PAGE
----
In January, Justine Komin of Wichita, Kansas, turned 29 — remarkable for someone with cystic fibrosis. She owes her life to a double-lung transplant from Mason Mudlin, who died of Addison disease at 27.
Driving a race car was on Mason’s "bucket list,” so last September, with his lungs and family present, Komin did laps for Mason, raising funds for research. Meeting his family in person was so rewarding that Komin recently founded the nonprofit Meet my Heart.
Typically, organ transplant organizations facilitate correspondence between families who are agreeable. But Komin wants to help defray costs and make those face-to-face meetings special. She shares the story of her inspiration:
My donor’s family reached out to his recipients the night Mason donated his organs. He saved four people’s lives and gave another the gift of sight. His sister, Melanie, told of Mason’s kind heart, his mission to help others and a wish to become an organ donor in the event of his passing.
That letter arrived two months to the day after my double-lung transplant. Two-and-a-half years later, we connected through Facebook and I have been communicating with Mason’s sister and mother, Sheila, and brother, Mac, ever since.
They were so surprised and happy to hear from me. I was not expecting such a warm thank you.
Mason’s memorial page is full of pictures and memories. One was a list Melanie had written on the night Mason became a donor: “Liver 60 M, Lung young F, K 2 M 50’s, Panc Research, Corneas (2).”
A second was a paper written in Mason’s own handwriting: “Go skydiving, drive a race car.” It was his bucket list.
Mason had Addison disease, which affected his adrenal glands, as well as diabetes. He was no stranger to hospitals and doctors. We were a lot alike in that sense, growing up chronically ill with a desire to experience every bit of what life had to offer.
I was diagnosed with cystic fibrosis at 6 weeks old. I had two uncles who passed away from CF in childhood and another aunt who who got lucky with her mutation combination. She’s 59 this year and is a full-time employee. I don’t have that option.
I was listed for a double-lung transplant in 2008. I was a lot sicker then, than when I got transplanted in 2010. I was in school and I moved back home with my folks so they could take care of me.
I had a rough go of it the first year and had several brushes with death. My airways were really floppy and my lungs kept collapsing. It took time to heal and I had lots of procedures.
I have been lucky. In 1986, the year I was born, 29 percent of CF patients were over the age of 18, but today that number is almost 50 percent because of lung transplants.
[Nearly 2,800 people with CF have received lung transplants since 1991, according to the CF Patient Registry. More than 80 percent are alive one year after transplantation, and over 50 percent are living after five years.]
Last year, through a family connection, Whitehead Racing wanted to put me in a car to turn Mason’s dream into a reality. I was nervous, but also touched. They wanted to bring Mason’s whole family from South Dakota to meet me. I drove at intermission on the final race night.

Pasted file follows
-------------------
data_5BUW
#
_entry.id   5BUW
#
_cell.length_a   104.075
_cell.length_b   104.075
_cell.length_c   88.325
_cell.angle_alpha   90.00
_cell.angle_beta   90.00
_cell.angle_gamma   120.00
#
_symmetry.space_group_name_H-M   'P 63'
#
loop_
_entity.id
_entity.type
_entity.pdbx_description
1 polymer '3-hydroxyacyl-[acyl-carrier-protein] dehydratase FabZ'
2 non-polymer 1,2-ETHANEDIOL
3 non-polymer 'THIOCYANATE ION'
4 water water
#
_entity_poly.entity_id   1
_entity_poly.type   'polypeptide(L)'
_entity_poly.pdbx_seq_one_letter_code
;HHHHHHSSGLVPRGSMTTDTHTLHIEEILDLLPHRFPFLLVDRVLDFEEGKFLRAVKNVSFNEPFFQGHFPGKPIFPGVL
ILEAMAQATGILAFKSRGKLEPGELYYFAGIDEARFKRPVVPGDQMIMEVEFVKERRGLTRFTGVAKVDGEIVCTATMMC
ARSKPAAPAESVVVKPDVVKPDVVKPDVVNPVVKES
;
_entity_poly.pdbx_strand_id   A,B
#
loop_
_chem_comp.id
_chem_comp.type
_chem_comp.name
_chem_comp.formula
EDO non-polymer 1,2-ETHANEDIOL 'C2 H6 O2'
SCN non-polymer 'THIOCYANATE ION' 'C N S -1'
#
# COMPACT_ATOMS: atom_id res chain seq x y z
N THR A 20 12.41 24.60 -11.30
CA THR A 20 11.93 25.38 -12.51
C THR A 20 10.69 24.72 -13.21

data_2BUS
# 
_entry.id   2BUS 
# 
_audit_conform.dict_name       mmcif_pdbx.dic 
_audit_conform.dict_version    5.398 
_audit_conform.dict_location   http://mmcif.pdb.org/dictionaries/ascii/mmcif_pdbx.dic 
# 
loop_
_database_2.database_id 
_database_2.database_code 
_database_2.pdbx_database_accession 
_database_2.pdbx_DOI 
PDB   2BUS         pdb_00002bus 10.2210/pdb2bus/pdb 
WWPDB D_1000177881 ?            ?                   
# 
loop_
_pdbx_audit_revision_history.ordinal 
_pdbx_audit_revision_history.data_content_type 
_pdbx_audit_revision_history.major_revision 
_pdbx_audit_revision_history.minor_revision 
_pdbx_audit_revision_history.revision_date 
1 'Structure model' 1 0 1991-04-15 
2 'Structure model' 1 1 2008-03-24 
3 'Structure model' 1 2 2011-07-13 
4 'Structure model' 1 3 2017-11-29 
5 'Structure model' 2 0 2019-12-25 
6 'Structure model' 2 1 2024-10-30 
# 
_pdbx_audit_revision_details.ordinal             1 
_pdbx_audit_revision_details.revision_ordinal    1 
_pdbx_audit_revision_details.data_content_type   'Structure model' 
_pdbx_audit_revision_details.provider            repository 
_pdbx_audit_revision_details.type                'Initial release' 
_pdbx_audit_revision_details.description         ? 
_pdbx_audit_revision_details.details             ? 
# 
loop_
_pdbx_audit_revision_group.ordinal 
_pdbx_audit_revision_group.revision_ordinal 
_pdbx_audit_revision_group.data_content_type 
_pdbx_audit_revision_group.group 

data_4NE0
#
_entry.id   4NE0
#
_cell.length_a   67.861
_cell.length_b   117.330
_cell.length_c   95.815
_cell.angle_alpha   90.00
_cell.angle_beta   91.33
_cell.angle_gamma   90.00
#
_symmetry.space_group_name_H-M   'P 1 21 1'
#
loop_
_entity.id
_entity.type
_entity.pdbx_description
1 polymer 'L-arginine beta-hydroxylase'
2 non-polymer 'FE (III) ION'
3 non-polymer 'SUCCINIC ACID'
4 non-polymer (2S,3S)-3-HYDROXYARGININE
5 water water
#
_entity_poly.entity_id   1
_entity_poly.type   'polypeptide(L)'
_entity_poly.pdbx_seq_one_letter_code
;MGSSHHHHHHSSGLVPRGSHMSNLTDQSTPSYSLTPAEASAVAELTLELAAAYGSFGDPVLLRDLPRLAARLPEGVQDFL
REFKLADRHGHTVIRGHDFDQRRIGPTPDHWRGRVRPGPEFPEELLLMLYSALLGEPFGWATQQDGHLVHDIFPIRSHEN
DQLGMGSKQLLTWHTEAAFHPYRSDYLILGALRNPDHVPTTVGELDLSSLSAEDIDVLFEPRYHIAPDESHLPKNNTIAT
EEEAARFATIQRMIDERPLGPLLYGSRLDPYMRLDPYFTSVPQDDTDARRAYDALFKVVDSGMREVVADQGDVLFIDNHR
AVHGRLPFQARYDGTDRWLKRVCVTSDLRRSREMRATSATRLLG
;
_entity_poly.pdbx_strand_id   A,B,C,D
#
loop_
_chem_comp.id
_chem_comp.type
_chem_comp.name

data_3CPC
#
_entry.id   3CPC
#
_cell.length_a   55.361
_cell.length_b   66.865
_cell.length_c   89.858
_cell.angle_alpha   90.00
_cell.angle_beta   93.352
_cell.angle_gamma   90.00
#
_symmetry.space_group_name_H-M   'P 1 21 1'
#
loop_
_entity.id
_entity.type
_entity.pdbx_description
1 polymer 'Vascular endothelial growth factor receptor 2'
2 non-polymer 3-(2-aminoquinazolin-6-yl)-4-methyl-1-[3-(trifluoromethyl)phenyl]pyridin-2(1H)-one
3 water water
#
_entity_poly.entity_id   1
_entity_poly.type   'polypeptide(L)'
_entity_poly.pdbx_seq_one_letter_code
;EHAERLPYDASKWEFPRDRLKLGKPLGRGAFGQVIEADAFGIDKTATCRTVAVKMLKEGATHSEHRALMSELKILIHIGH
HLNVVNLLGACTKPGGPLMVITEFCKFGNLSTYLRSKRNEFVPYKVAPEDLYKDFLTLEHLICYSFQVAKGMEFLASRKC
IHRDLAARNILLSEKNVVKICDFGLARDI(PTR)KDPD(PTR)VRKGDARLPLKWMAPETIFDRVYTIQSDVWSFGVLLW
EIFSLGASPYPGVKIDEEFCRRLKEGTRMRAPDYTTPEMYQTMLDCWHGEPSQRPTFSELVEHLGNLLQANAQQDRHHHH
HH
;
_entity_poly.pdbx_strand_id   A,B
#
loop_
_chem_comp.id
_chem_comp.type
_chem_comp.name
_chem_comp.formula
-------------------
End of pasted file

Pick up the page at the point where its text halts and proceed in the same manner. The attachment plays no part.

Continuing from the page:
Meeting in person gave us both a chance to heal. A lot of recipients feel guilt after transplant — that they benefited from someone’s death. It’s hard to imagine what a donor family feels, apart from profound grief.
When a loved one passes away, we often feel that a piece of our heart has gone with them. There is no destination to assign that piece, no address, no phone number. When someone is able to donate organs in death, it's almost as if that person continues to live on.
When the Mudlins went home, I stumbled upon a little online contest. The site featured a logo builder to create a real or imaginary company. I began tinkering and soon found a double heart logo that looked like two Ms, one partially overlapping the other: Mason Mudlin.
From there I began brainstorming, researching, and learning about non-profit organizations and how I could make this idea — to unite organ recipients with their donors’ families — a reality.
My goal is to work with organ procurement organizations to include something about "Meet My Heart." We are not going to limit it to any organ or disease. It means so much to be able to hug your donor’s family.
Melanie works for "Make a Wish" in South Dakota and she is excited about helping me. Her parents run the concessions and parking at Mount Rushmore. They are so proud of Mason who gave his lungs, eyes, kidney and liver.
As for me, I am doing so well. My lung function has been stable for more than a year. I decided to go back to school. If I was going to be around, I wanted a full-time job and my own health insurance. People take that for granted.
I am getting get my master’s degree in epidemiology at the University of Kansas Medical School. It makes me think I might live a relatively lengthy life. Gosh, I’ll have to plan for retirement!
This essay was written with the help of TODAY contributor Susan James